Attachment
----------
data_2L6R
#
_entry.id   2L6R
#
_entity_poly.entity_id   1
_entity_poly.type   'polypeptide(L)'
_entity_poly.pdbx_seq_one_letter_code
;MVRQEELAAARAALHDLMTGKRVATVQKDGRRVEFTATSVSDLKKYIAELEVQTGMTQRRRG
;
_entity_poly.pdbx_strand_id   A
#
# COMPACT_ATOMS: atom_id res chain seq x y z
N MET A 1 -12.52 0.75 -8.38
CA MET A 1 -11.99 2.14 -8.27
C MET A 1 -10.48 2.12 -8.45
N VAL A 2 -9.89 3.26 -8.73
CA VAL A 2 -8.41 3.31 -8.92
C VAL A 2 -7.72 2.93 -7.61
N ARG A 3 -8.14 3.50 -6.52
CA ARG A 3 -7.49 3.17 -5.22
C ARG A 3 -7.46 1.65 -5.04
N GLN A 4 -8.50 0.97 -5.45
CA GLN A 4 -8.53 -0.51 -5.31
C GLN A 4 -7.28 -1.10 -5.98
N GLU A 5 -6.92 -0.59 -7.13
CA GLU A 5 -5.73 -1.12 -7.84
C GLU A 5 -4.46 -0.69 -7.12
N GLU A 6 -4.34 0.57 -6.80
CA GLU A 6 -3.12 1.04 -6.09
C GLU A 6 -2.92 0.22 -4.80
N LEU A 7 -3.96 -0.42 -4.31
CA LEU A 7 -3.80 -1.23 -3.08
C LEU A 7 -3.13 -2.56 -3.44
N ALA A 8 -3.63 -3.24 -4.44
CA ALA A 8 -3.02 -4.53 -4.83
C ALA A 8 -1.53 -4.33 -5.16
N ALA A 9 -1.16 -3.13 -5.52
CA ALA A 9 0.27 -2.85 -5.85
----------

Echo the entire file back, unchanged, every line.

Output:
data_2L6R
#
_entry.id   2L6R
#
_entity_poly.entity_id   1
_entity_poly.type   'polypeptide(L)'
_entity_poly.pdbx_seq_one_letter_code
;MVRQEELAAARAALHDLMTGKRVATVQKDGRRVEFTATSVSDLKKYIAELEVQTGMTQRRRG
;
_entity_poly.pdbx_strand_id   A
#
# COMPACT_ATOMS: atom_id res chain seq x y z
N MET A 1 -12.52 0.75 -8.38
CA MET A 1 -11.99 2.14 -8.27
C MET A 1 -10.48 2.12 -8.45
N VAL A 2 -9.89 3.26 -8.73
CA VAL A 2 -8.41 3.31 -8.92
C VAL A 2 -7.72 2.93 -7.61
N ARG A 3 -8.14 3.50 -6.52
CA ARG A 3 -7.49 3.17 -5.22
C ARG A 3 -7.46 1.65 -5.04
N GLN A 4 -8.50 0.97 -5.45
CA GLN A 4 -8.53 -0.51 -5.31
C GLN A 4 -7.28 -1.10 -5.98
N GLU A 5 -6.92 -0.59 -7.13
CA GLU A 5 -5.73 -1.12 -7.84
C GLU A 5 -4.46 -0.69 -7.12
N GLU A 6 -4.34 0.57 -6.80
CA GLU A 6 -3.12 1.04 -6.09
C GLU A 6 -2.92 0.22 -4.80
N LEU A 7 -3.96 -0.42 -4.31
CA LEU A 7 -3.80 -1.23 -3.08
C LEU A 7 -3.13 -2.56 -3.44
N ALA A 8 -3.63 -3.24 -4.44
CA ALA A 8 -3.02 -4.53 -4.83
C ALA A 8 -1.53 -4.33 -5.16
N ALA A 9 -1.16 -3.13 -5.52
CA ALA A 9 0.27 -2.85 -5.85